If you know anything about the “Age of Apocalypse” storyline, you know that Marvel cancelled all of the current X-Men titles that were being published at the time, and launched eight new series (which ended up only being 4-issues miniseries) with the X-Men in an alternate universe where Apocalypse ruled. I’m sure there will be a point where I dive deep into AoA, but now isn’t the time. I thought the idea of cancelling all of these titles and launching new titles was amazing! I was 110% behind it and loved every moment of AoA, but as the storyline ended I decided to not continue reading comics. Not just the X-Men titles, but all comics.

Not only did I stop reading comics. I did the unthinkable.

I sold them.

All of them.

At this point I had been reading comics for roughly ten years. I had been buying back issues for roughly eight years. I had accumulated a small collection that filled 24 long boxes. I sold approximately 7,000 comics to a new comic book store that had just recently opened in Durham at Northgate Mall. I could not tell you what the name of that comic book store is now if my life depended on it. I have blacked out a lot of that transaction from my mind. I do remember going to that shop one other time after I had sold those comics and just looked at the comics they had hanging on the wall with stupidly high prices. Most of them were from my collection. I had collected a lot of comics in the early 1990s. I had bought (and speculated) on a lot of comics that I would also buy multiple copies with the intent of selling them. I didn’t plan on selling them all at once. I was lucky that I had already sold the stack of SOLAR, MAN OF THE ATOM #10 I had bought. The sad part is that I made more money on selling those copies of #10 than I did with the entire collection I sold at once to that comic book store. I sold the entire collection for less than $500.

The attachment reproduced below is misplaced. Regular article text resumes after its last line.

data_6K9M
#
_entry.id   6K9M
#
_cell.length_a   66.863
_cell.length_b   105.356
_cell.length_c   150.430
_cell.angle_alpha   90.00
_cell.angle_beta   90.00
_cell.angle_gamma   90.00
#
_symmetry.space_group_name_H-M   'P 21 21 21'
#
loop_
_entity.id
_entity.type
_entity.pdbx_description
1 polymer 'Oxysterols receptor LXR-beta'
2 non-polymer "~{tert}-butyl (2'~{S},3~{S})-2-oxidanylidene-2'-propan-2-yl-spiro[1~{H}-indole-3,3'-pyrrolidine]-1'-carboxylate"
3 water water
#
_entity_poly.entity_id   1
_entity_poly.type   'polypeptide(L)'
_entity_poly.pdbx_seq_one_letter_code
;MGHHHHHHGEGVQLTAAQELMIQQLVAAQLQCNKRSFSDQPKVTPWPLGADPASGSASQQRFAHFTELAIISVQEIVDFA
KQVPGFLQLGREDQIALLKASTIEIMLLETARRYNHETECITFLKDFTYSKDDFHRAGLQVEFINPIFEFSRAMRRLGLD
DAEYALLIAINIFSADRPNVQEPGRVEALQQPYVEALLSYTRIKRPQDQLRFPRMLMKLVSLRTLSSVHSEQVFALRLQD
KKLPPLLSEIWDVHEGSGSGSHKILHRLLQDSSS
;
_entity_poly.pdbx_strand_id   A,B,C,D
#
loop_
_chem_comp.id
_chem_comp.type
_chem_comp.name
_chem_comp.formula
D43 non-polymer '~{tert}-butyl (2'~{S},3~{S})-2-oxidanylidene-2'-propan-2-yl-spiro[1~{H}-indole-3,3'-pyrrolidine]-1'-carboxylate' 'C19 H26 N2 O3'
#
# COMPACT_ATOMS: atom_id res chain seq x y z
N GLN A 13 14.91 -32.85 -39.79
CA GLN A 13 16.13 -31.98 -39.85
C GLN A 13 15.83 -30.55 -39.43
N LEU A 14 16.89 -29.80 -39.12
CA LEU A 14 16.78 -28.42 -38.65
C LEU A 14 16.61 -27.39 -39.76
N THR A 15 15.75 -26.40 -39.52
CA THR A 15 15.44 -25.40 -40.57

… yep. Not my proudest moment.